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Two K-Pop stars sentenced to prison for sexual assault, filming it and sharing it

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Two K-Pop stars sentenced to prison for sexual assault, filming it and sharing it | The Thaiger
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PHOTO: soompi.com

30 year old K-Pop singer and songwriter, Jung Joon-young, and 29 year old musician Choi Jong-hoon have been convicted of conspiring in the sexual assault of a woman who was incapable of resisting. The decision was handed down by the Seoul Central District Court yesterday.

The Court also found Jung guilty of filming women against their will and then sharing the sexually explicit material to an online group chat. The judge handed down a six year prison term for Jung, and five years for Choi. As part of the sentence, both men will be required to complete 80 hours of an anti-sexual violence program.

The latest development in the sex-abuse scandal has shocked South Korea and its glossy music industry aka K-Pop. The industry has also had a three high profile suicides of popular K-Pop idols over the past few years.

The so-called “Burning Sun” scandal first came to light in March this year. The Seoul Metropolitan Police claim that the Burning Sun club, located in Seoul’s trendyGangnam area, was the site of “bribery, violence against customers, rape, drug trafficking, drug use and securing prostitutes for VIPs”.

South Korean police accused Jung and Choi, among 10 other members of the group chat, of sharing sexually explicit material that was later found to have been filmed without the victim’s consent.

Jung was arrested several days later. He admitted to the charges and made a public apology to his victims.

At the time there was a separate probe into K-pop idol Seungri. An idol (K-Pop star) in Big Bang, who was also doing the PR for Burning Sun. Seungri was accused of procuring women for prostitution, and was also in the same group chat with Jung Joon-young and the others. Soon after the 28 year old announced his retirement from the entertainment industry claiming he was being “treated as a nation’s enemy”.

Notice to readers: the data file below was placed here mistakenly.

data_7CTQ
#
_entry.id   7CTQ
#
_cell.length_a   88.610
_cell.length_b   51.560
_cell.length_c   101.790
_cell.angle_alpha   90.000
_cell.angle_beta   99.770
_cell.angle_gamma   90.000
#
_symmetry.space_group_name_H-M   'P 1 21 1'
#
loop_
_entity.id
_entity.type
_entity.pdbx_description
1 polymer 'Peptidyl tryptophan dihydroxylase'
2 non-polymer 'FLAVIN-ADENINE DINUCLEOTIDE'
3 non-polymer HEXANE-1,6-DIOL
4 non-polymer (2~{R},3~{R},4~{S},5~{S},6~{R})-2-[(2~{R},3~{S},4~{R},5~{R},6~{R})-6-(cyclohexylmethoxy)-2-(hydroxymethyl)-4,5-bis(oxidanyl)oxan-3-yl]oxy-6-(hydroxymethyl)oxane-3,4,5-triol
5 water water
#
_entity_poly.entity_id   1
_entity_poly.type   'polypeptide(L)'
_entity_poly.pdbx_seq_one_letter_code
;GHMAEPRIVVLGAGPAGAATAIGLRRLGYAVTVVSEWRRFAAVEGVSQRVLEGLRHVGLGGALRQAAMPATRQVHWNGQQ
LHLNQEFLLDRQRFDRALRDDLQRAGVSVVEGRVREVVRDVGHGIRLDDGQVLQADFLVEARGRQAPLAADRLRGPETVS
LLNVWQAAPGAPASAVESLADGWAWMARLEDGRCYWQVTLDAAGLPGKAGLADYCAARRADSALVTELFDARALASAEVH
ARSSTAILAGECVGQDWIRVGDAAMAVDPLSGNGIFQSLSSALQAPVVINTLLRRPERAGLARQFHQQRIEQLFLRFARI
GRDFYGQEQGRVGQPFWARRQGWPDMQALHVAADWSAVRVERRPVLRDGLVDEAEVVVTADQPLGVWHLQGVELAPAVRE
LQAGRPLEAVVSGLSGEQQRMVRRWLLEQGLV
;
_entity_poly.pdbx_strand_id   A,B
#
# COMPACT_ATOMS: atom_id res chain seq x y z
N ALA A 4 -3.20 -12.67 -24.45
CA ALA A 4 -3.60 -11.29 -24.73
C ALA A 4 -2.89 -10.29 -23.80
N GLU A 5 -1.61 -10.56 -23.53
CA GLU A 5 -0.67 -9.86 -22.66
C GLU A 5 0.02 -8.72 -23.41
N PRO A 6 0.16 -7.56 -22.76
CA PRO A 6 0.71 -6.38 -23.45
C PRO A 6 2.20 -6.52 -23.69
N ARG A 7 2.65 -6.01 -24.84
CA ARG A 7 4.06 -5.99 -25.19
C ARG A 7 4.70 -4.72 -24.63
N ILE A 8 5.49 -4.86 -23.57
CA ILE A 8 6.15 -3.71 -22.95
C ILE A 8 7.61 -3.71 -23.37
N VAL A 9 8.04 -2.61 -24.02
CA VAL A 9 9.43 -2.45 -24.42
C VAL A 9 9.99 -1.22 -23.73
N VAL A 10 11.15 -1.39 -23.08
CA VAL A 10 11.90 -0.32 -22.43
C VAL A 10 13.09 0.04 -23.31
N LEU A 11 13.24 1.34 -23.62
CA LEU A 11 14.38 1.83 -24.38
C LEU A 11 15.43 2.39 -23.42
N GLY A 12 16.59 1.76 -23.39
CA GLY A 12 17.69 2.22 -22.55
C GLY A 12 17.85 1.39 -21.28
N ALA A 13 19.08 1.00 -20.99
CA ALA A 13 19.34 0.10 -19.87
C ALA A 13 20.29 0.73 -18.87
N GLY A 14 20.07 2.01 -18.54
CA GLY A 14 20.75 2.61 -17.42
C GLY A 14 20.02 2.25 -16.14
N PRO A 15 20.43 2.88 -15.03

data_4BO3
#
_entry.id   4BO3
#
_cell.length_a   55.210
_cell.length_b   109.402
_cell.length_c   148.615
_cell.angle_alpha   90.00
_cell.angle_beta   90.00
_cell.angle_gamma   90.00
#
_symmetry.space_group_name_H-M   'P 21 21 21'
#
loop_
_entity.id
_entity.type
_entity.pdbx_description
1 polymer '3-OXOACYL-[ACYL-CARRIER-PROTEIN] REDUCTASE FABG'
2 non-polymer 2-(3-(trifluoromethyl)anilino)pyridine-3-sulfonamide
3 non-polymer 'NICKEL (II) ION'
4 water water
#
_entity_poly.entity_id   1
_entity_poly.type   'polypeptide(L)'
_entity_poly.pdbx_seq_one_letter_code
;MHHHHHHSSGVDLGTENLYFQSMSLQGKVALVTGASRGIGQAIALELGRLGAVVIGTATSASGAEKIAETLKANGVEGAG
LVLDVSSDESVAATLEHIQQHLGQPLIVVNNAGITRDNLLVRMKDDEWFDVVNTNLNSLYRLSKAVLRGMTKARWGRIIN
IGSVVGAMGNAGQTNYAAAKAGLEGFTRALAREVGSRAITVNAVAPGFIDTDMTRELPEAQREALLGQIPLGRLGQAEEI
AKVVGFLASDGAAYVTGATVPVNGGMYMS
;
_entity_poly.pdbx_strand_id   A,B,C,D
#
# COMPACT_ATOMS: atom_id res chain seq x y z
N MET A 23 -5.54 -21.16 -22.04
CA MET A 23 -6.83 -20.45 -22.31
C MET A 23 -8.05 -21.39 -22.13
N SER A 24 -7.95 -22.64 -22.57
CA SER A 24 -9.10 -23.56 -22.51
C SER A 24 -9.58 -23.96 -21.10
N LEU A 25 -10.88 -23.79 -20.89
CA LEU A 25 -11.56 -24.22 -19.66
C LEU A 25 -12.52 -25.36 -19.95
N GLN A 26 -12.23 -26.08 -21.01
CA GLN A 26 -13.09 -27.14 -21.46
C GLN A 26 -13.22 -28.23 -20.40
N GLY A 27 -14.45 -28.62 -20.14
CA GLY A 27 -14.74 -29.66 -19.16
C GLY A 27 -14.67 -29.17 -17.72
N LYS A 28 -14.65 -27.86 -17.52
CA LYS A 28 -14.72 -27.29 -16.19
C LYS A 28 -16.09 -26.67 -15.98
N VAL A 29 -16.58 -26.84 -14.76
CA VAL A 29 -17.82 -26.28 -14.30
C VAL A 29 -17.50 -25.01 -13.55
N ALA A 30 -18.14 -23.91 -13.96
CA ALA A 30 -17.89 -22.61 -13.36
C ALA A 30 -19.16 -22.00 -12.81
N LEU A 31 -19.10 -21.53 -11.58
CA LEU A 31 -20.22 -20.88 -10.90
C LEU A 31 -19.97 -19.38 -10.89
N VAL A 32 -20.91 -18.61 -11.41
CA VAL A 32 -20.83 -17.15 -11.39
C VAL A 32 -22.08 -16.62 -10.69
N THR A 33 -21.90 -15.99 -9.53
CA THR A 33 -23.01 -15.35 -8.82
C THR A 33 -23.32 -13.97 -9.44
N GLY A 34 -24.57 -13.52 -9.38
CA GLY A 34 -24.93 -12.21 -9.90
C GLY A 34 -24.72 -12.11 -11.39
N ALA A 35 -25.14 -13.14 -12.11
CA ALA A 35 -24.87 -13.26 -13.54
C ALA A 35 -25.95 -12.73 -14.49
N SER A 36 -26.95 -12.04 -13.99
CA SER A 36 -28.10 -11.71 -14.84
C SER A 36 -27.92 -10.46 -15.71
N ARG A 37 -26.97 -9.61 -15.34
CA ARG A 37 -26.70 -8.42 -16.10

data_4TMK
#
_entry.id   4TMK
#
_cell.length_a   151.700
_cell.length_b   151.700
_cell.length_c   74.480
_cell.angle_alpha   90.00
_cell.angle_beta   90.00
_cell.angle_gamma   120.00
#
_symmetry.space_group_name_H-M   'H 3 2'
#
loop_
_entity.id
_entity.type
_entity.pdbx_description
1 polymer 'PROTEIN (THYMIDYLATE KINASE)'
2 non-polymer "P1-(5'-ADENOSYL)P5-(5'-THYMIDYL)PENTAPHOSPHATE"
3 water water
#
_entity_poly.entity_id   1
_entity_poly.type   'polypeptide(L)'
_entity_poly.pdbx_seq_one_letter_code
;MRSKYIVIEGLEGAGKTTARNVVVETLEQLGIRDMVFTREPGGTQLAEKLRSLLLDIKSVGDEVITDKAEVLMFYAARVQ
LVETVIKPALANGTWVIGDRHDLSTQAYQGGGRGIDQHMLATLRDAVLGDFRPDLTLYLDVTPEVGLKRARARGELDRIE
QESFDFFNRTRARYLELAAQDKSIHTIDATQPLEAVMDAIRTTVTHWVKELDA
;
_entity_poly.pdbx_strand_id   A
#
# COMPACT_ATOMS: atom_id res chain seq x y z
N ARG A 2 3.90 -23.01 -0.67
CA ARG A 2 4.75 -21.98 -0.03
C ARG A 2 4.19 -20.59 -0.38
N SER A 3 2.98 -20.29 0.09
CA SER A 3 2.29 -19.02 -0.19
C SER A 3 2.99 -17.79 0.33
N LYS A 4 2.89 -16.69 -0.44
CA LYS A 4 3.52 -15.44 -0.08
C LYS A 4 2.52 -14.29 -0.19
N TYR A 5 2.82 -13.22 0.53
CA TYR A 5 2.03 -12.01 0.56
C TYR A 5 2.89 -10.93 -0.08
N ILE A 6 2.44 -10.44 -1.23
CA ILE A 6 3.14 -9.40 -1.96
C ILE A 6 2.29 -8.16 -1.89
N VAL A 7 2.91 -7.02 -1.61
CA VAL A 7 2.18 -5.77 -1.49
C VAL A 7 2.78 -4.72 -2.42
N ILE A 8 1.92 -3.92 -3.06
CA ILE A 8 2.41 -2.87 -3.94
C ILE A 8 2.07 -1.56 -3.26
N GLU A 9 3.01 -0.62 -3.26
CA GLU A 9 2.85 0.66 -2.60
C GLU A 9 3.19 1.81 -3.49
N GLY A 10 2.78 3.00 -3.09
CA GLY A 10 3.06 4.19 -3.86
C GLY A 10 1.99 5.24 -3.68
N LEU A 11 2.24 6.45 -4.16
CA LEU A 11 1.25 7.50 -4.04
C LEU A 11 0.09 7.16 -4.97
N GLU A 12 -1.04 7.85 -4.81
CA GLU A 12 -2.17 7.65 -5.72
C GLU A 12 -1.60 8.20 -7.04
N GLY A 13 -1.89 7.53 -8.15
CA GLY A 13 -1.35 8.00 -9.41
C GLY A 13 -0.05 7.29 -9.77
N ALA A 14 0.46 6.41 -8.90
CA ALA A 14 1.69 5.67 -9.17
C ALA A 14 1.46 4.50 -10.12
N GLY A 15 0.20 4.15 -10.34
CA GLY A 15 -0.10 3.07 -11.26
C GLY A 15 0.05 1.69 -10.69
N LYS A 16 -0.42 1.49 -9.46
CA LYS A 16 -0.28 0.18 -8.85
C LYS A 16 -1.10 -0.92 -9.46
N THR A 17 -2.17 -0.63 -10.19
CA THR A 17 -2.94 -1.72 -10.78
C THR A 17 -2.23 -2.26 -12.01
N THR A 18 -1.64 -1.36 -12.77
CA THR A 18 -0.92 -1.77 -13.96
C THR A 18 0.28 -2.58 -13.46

Any quick look at the highly produced K-Pop video clips, certainly in the past two decades, will see polished and glossy production with men being ‘men’ and the female groups relegated to looking pretty, girlie and ‘sexy’ – a pop stereo-type that had faded in the west long before. The clips were just a representation of a larger toxic attitude to women and beauty in South Korea.

The sad revelations about what was really happening behind the scenes of the highly produced and glossy K-Pop world has forced South Korea and the multibillion-dollar K-Pop industry to reassess its attitudes toward women. Within a month, four other major idols publicly apologised, some announced early retirement after being linked to the group chat.

Later in March, another investigation found 1,600 people filed reports of being secretly filmed in rented hotel rooms, with the footage emerging on live-streams to over 4,000 customers.